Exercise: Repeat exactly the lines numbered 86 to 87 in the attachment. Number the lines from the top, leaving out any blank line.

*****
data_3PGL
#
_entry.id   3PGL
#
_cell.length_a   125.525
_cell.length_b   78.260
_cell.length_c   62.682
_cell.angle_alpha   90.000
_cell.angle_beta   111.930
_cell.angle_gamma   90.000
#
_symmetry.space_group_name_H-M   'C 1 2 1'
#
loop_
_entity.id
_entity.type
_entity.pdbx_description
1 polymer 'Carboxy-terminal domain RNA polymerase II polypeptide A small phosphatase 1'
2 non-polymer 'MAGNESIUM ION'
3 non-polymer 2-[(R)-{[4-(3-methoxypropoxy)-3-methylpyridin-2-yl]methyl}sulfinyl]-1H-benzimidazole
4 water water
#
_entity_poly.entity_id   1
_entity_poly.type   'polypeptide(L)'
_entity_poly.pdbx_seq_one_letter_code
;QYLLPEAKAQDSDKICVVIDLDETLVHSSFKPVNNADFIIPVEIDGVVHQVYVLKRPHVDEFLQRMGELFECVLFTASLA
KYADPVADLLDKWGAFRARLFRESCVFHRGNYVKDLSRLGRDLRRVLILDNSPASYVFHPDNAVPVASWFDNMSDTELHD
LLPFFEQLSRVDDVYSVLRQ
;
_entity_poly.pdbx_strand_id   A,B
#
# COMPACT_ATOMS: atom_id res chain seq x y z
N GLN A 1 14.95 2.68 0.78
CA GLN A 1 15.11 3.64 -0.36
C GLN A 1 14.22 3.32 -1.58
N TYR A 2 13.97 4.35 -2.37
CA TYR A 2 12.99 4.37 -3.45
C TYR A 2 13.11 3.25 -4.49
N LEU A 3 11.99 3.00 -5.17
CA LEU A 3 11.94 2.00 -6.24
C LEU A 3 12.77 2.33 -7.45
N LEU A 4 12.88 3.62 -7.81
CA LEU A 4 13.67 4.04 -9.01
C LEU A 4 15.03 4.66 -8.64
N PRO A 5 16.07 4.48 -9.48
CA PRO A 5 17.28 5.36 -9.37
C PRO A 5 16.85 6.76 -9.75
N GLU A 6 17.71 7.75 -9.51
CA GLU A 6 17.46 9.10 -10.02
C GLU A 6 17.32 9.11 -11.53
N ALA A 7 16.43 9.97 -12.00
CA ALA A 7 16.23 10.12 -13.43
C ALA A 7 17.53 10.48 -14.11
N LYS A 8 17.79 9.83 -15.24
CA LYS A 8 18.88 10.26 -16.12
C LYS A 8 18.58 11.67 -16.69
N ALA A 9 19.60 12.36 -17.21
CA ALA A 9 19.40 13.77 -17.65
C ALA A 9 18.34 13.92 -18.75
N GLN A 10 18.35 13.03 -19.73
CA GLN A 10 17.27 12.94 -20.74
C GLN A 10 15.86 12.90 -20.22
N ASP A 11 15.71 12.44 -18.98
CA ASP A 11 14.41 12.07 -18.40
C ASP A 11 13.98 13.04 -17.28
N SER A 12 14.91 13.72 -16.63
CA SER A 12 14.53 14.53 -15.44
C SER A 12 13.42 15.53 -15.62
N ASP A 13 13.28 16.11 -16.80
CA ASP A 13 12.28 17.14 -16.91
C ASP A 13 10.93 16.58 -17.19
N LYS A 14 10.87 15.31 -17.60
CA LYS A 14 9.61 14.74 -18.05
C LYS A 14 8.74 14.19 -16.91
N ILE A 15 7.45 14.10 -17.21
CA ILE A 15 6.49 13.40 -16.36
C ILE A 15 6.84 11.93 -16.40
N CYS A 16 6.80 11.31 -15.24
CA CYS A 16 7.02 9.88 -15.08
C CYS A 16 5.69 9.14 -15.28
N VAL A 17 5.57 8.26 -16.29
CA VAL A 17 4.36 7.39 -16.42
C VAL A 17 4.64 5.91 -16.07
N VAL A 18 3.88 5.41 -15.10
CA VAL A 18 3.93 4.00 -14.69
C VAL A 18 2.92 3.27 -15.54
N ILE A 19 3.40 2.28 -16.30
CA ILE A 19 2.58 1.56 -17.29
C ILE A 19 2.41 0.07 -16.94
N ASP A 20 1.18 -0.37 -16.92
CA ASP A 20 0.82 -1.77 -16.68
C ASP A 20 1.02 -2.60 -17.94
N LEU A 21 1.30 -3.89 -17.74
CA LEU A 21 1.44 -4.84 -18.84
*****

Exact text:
C VAL A 18 2.92 3.27 -15.54
N ILE A 19 3.40 2.28 -16.30